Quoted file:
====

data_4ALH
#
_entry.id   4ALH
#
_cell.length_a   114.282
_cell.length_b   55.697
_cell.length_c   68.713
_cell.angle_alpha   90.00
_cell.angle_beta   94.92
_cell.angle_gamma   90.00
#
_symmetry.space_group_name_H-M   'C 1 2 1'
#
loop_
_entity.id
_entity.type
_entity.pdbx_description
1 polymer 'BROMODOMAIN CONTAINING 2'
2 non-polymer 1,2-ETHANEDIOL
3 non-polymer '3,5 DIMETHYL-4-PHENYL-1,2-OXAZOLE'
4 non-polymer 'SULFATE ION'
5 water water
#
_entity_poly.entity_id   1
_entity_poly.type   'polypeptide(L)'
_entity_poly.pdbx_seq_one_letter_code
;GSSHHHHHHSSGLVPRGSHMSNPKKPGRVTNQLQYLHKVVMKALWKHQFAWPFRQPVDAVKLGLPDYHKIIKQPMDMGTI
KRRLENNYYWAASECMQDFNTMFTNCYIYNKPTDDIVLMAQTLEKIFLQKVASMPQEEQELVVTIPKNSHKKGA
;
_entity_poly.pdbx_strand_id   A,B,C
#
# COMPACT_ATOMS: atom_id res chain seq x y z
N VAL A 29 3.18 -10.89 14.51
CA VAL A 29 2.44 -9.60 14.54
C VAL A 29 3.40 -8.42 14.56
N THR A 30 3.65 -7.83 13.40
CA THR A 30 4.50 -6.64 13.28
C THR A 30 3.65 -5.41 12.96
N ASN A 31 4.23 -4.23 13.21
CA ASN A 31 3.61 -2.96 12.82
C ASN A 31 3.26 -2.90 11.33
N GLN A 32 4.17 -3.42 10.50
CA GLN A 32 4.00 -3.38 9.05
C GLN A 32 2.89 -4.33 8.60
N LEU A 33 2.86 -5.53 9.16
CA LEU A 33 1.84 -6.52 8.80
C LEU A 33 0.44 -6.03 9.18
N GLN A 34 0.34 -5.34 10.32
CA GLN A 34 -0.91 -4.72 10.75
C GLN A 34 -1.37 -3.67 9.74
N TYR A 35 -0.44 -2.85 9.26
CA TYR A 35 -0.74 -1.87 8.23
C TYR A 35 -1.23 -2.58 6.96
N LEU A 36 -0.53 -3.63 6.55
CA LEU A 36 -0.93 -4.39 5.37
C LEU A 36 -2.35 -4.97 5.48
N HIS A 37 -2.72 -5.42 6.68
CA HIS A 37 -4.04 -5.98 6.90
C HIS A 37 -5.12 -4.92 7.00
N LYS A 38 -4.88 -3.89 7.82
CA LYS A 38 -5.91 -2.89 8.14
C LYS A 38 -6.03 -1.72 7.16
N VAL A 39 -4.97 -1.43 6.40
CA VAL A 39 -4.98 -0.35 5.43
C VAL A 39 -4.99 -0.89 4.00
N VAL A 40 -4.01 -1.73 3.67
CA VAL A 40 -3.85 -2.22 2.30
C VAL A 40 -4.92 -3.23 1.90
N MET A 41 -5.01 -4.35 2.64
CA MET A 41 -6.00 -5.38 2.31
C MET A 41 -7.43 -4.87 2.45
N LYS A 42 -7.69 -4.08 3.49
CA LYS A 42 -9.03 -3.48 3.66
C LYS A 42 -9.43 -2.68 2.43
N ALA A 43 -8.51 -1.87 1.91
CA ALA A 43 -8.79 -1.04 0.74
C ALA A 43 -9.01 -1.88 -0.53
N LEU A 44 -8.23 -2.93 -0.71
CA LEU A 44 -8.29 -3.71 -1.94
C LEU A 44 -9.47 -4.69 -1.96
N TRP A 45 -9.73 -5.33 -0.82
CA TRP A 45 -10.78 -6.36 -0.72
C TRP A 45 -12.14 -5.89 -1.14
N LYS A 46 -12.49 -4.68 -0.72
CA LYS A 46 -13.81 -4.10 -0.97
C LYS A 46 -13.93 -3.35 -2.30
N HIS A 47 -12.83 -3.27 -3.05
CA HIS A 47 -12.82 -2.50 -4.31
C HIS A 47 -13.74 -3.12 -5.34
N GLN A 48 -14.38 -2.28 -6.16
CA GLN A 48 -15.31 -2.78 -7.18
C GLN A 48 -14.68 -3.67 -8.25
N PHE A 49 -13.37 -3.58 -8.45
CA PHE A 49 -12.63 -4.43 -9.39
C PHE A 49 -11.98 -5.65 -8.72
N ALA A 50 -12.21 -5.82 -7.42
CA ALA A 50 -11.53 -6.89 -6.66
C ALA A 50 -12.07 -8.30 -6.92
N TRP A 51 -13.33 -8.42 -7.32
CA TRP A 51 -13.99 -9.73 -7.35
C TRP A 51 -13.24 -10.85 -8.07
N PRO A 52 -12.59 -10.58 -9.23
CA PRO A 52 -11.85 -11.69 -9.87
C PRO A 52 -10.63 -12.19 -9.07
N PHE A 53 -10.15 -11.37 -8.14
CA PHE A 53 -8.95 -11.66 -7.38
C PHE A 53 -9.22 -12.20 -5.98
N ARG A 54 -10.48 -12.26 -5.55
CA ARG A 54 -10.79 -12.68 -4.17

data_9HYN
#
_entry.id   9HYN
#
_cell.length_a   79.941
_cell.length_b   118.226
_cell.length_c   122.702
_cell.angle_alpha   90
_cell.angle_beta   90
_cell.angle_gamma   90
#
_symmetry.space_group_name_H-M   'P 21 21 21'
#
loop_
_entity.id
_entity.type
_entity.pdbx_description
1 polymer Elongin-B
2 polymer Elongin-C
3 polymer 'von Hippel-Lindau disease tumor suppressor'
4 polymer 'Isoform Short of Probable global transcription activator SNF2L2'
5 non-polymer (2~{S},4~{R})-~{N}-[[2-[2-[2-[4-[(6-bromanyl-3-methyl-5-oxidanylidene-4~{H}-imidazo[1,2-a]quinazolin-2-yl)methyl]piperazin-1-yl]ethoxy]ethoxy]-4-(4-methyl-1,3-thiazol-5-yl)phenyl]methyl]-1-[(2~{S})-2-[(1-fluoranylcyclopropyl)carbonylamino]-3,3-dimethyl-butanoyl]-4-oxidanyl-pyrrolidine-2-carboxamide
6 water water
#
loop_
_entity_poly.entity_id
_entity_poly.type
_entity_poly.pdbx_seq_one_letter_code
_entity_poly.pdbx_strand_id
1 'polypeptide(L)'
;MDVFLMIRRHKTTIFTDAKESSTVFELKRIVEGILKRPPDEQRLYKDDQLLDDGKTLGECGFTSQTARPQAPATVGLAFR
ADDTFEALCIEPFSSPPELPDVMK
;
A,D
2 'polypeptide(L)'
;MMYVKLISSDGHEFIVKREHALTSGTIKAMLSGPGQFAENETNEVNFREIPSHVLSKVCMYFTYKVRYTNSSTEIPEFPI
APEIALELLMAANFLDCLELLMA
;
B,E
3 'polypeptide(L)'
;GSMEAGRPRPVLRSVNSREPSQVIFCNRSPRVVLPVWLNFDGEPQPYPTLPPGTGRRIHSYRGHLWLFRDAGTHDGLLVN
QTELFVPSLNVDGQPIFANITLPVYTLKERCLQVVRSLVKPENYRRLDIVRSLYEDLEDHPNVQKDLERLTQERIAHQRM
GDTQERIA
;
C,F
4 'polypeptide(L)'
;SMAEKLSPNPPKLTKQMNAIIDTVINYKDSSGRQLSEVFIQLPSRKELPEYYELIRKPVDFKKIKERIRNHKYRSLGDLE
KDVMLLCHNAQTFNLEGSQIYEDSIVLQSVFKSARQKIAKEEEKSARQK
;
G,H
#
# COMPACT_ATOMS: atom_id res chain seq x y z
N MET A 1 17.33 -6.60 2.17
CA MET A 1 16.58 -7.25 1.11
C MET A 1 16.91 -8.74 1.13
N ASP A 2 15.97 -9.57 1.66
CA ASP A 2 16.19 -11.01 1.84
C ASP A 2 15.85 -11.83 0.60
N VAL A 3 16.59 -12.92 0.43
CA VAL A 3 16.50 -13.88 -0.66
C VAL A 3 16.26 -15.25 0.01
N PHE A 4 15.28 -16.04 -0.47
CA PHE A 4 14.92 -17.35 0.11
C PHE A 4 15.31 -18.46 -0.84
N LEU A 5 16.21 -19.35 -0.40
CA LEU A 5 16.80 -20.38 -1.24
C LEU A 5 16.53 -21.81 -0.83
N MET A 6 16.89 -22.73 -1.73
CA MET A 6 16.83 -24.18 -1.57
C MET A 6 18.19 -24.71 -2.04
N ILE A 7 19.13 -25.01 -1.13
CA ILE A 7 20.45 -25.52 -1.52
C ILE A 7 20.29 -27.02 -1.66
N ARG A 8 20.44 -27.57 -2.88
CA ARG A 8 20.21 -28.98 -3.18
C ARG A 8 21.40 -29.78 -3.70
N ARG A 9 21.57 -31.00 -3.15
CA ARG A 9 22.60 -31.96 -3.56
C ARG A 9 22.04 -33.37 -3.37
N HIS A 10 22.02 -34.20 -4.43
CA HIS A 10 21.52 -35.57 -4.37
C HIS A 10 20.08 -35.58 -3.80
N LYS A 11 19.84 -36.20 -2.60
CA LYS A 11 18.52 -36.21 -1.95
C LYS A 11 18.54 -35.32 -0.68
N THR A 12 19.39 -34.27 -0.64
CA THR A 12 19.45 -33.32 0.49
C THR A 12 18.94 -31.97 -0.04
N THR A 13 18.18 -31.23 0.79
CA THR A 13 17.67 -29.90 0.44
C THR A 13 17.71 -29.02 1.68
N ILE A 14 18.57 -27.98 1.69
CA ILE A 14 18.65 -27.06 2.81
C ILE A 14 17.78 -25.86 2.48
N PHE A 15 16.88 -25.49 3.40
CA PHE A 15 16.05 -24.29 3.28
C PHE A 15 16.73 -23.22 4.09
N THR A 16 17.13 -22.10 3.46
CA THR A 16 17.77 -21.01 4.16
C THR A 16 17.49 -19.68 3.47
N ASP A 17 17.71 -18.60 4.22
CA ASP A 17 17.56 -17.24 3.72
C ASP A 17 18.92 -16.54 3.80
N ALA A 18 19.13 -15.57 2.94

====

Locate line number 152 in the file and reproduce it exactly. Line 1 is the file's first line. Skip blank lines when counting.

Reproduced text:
GDTQERIA